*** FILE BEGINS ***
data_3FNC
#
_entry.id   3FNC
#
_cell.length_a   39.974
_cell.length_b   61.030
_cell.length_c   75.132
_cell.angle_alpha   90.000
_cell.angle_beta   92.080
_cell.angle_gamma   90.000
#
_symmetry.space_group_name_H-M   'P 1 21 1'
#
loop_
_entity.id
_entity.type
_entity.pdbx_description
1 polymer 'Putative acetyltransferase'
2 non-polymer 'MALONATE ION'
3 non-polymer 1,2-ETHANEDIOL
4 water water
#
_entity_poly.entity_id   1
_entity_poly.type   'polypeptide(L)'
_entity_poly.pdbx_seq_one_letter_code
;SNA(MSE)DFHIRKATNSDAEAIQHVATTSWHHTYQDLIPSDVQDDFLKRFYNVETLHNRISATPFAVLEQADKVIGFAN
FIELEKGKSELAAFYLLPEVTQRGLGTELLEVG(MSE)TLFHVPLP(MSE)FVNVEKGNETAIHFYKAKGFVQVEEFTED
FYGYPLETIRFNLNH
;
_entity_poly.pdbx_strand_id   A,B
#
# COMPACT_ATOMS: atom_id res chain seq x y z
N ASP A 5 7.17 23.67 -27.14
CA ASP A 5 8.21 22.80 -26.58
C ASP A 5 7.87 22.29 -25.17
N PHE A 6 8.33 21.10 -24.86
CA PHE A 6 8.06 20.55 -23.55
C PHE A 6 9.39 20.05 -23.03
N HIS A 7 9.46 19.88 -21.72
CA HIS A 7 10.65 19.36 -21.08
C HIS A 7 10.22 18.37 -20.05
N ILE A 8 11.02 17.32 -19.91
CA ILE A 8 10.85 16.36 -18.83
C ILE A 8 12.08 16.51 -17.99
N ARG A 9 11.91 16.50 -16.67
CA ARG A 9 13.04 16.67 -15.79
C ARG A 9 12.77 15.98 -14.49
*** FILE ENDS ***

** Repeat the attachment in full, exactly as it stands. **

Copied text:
data_3FNC
#
_entry.id   3FNC
#
_cell.length_a   39.974
_cell.length_b   61.030
_cell.length_c   75.132
_cell.angle_alpha   90.000
_cell.angle_beta   92.080
_cell.angle_gamma   90.000
#
_symmetry.space_group_name_H-M   'P 1 21 1'
#
loop_
_entity.id
_entity.type
_entity.pdbx_description
1 polymer 'Putative acetyltransferase'
2 non-polymer 'MALONATE ION'
3 non-polymer 1,2-ETHANEDIOL
4 water water
#
_entity_poly.entity_id   1
_entity_poly.type   'polypeptide(L)'
_entity_poly.pdbx_seq_one_letter_code
;SNA(MSE)DFHIRKATNSDAEAIQHVATTSWHHTYQDLIPSDVQDDFLKRFYNVETLHNRISATPFAVLEQADKVIGFAN
FIELEKGKSELAAFYLLPEVTQRGLGTELLEVG(MSE)TLFHVPLP(MSE)FVNVEKGNETAIHFYKAKGFVQVEEFTED
FYGYPLETIRFNLNH
;
_entity_poly.pdbx_strand_id   A,B
#
# COMPACT_ATOMS: atom_id res chain seq x y z
N ASP A 5 7.17 23.67 -27.14
CA ASP A 5 8.21 22.80 -26.58
C ASP A 5 7.87 22.29 -25.17
N PHE A 6 8.33 21.10 -24.86
CA PHE A 6 8.06 20.55 -23.55
C PHE A 6 9.39 20.05 -23.03
N HIS A 7 9.46 19.88 -21.72
CA HIS A 7 10.65 19.36 -21.08
C HIS A 7 10.22 18.37 -20.05
N ILE A 8 11.02 17.32 -19.91
CA ILE A 8 10.85 16.36 -18.83
C ILE A 8 12.08 16.51 -17.99
N ARG A 9 11.91 16.50 -16.67
CA ARG A 9 13.04 16.67 -15.79
C ARG A 9 12.77 15.98 -14.49